Successfully reported this slideshow.
Upcoming SlideShare
×

# Word2Vec: Learning of word representations in a vector space - Di Mitri & Hermans

4,171 views

Published on

Student lecture for the Master course in Data Mining of the University of Maastricht.

authors: Daniele Di Mitri and Joeri Hermans

Published in: Data & Analytics
• Full Name
Comment goes here.

Are you sure you want to Yes No
• Hello! Get Your Professional Job-Winning Resume Here - Check our website! https://vk.cc/818RFv

Are you sure you want to  Yes  No

### Word2Vec: Learning of word representations in a vector space - Di Mitri & Hermans

1. 1. Word2Vec: Learning of word representations in a vector space 1 Daniele Di Mitri - Joeri Hermans 23 March 2015
2. 2. Student Lecture - Di Mitri & Hermans 1. Classic NLP techniques limitations 2. Skip-gram 3. Negative sampling 4. Learning of word representations 5. Applications 6. References Outline 2
3. 3. Student Lecture - Di Mitri & Hermans classic NLP techniques N-grams, Bag of words • words as atomic units • or in vector space [0,0,0,0,1,0,0….0] also known as one-hot simple and robust models also when trained on huge amounts of data BUT • No semantical relationships between words: not designed to model linguistic knowledge. • Data is extremely sparse due to high number of dimensions • Scaling up will not result in significant progress 3 love candy store Classic NLP techniques limitations
4. 4. Student Lecture - Di Mitri & Hermans successful intuition: the context represents the semantics Word’s context 4 these words represent banking
5. 5. Student Lecture - Di Mitri & Hermans • One-hot problem [0,0,1] AND [1,0,0] = 0! • Bengio et al (2003) introduce word features (feature vector) learned using a neural architecture P(wt |wt-(n-1) ,…,wt-1 ) candy = {0.124, -0.553, 0.923, 0.345, -0.009} • Dimensionality reduction using word vectors • Data sparsity is no longer a problem. • Not computationally efficient. Feature vectors 5
6. 6. Student Lecture - Di Mitri & Hermans • Mikolov et al. introduce in 2013 more computationally efficient neural architectures skip-gram and Continuous Bag of words • Hypothesis: more simple models trained on (a lot) more data will result in better word representations • How to evaluate these word representations? Semantical similarity (cosine similarity)! Importance of efficiency 6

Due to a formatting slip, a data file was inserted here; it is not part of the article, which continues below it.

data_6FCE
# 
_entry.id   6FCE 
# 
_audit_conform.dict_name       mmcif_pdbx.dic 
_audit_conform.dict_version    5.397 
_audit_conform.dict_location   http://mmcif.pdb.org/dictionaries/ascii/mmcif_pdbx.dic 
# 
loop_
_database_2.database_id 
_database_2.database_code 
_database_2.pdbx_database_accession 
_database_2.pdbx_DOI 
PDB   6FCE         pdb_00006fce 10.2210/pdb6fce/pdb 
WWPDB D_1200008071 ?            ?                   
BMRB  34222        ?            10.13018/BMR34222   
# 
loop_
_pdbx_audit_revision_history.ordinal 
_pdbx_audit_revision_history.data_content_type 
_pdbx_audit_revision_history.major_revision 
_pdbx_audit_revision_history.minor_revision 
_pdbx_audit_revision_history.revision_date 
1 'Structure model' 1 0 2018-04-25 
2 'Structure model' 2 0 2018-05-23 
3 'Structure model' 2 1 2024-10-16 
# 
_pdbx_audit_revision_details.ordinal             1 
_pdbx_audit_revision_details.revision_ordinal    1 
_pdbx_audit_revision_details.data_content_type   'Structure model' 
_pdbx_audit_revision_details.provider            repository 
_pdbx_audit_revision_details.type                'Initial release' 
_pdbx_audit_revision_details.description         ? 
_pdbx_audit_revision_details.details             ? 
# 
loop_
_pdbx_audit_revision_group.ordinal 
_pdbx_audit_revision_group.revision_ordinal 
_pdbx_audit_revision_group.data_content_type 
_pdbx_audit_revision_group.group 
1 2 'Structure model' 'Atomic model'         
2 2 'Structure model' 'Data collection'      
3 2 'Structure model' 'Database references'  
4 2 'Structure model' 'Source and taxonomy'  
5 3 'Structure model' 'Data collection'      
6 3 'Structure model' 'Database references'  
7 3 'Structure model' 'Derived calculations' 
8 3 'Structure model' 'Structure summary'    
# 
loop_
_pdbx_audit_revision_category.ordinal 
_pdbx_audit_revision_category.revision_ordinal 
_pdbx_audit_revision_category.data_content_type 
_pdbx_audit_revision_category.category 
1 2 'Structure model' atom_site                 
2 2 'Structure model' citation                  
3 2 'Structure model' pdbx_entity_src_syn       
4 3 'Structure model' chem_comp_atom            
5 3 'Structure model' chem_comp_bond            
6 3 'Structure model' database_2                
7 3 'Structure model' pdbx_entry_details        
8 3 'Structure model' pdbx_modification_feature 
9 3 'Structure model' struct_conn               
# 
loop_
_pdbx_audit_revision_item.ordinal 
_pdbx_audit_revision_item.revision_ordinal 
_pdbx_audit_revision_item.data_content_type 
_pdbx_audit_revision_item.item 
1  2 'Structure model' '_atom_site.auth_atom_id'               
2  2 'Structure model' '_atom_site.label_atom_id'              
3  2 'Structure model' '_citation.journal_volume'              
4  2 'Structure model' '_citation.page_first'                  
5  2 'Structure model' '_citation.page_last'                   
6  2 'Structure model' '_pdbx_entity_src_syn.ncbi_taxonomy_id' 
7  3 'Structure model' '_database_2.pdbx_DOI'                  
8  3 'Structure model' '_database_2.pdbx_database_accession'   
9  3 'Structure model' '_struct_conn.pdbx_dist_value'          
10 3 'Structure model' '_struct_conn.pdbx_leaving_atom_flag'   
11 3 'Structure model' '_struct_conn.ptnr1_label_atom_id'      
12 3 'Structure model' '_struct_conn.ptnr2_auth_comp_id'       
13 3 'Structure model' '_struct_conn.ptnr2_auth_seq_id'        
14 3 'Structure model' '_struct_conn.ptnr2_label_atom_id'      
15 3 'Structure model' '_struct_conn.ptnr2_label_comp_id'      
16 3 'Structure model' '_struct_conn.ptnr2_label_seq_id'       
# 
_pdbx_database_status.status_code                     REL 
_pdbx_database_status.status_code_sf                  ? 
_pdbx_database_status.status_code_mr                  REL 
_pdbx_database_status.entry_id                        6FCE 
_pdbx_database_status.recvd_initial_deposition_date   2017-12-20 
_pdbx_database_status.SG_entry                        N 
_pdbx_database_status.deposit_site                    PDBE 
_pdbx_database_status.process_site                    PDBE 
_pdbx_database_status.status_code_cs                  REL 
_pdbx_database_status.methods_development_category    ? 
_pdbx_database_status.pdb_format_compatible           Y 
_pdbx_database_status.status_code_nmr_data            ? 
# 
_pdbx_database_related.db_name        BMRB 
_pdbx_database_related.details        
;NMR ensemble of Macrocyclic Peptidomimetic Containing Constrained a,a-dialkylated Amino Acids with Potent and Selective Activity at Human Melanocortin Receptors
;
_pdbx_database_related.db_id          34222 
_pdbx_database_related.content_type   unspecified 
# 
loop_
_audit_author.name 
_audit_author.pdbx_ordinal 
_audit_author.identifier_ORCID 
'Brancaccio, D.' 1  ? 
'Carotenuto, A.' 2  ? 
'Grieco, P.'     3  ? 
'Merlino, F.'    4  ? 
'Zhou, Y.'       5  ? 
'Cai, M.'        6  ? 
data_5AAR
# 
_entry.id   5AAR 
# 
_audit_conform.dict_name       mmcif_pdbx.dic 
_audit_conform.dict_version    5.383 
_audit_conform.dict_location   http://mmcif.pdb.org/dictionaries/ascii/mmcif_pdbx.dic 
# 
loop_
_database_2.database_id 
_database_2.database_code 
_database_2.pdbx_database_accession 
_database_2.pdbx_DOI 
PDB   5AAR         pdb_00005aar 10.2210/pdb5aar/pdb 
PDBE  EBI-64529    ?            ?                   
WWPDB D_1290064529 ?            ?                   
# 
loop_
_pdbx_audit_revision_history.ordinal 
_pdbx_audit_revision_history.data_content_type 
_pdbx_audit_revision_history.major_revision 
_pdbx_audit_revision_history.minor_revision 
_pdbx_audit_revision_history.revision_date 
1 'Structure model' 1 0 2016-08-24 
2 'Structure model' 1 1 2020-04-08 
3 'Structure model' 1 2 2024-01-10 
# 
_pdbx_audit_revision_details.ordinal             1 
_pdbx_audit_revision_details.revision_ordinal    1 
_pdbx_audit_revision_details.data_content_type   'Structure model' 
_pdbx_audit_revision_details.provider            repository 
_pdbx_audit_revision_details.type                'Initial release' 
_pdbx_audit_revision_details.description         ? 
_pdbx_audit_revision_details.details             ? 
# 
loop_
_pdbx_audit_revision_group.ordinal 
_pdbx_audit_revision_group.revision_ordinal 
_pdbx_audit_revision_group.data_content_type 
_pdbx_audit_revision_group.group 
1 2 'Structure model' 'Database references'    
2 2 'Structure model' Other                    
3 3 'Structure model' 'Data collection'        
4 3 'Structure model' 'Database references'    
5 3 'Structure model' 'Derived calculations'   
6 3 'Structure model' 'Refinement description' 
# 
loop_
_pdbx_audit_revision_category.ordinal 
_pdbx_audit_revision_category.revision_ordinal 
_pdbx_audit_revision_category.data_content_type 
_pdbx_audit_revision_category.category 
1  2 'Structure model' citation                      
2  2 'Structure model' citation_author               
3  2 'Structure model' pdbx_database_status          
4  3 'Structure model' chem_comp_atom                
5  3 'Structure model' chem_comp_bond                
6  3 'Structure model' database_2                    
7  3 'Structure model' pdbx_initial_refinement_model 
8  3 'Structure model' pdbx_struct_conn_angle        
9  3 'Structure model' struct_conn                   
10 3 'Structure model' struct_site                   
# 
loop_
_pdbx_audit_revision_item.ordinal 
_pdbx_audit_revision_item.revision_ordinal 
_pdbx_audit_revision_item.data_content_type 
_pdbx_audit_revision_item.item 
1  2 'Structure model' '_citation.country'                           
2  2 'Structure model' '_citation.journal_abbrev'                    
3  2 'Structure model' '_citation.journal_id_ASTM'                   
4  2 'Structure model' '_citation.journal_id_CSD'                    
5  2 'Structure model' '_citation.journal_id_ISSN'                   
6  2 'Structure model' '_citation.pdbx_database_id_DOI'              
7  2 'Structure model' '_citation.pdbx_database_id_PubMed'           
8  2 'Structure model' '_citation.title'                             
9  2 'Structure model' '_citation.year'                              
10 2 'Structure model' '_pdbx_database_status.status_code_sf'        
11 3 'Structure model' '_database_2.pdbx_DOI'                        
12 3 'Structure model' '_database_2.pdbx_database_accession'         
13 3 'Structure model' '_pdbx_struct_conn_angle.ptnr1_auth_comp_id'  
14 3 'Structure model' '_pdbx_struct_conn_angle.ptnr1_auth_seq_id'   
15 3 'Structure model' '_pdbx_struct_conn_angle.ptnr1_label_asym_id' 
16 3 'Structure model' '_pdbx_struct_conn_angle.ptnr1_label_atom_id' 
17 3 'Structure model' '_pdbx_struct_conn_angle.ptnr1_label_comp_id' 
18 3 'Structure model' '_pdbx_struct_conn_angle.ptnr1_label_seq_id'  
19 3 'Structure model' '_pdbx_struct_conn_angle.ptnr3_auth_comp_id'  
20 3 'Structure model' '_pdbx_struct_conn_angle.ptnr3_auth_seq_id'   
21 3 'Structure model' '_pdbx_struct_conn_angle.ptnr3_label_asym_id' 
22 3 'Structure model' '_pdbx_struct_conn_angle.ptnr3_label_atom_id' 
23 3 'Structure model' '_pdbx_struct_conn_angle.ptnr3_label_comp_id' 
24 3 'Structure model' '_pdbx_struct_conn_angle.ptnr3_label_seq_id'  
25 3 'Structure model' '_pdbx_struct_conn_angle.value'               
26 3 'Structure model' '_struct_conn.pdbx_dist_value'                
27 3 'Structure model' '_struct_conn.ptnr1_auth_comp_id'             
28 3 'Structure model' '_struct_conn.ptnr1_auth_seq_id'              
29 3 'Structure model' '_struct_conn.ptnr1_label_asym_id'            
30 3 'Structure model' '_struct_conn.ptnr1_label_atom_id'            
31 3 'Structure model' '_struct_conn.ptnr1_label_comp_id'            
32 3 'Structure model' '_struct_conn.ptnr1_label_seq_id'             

7. 7. Student Lecture - Di Mitri & Hermans Example 7 vec(“man”) – vec(“king”) + vec(“woman”) = vec(“queen”)
8. 8. Student Lecture - Di Mitri & Hermans Feedforward NN for classification Classification task: predict next and previous words (the context) The features learned in weight matrix to hidden layer are our word vectors Skip-gram 8 Supervised learning with unlabeled input data!
9. 9. Student Lecture - Di Mitri & Hermans • Computing similarity between every word is very expensive. • Including the correct context, select multiple incorrect contexts at random. • Faster training • Only a few words will change instead of all words in the language. Negative sampling 9
10. 10. Student Lecture - Di Mitri & Hermans 10
11. 11. Student Lecture - Di Mitri & Hermans • In Machine learning • Machine translation. • In Data mining • Dimensionality reduction. Example applications 11
12. 12. Student Lecture - Di Mitri & Hermans 1. Yoshua Bengio, Rejean Ducharme, Pascal Vincent, and Christian Janvin. A neural probabilistic language model. 2. Ronan Collobert and Jason Weston. A unified architecture for natural language processing: Deep neural networks with multitask learning. 3. Tomas Mikolov, Kai Chen, Greg Corrado, and Jerey Dean. Ecient estimation of word representations in vector space. 4. Tomas Mikolov, Wen tau Yih, and Georey Zweig. Linguistic regularities in continuous space word representations. • Try the code word2vec.googlecode.com References 13
13. 13. Student Lecture - Di Mitri & Hermans Questions? Thank you for your attention! 14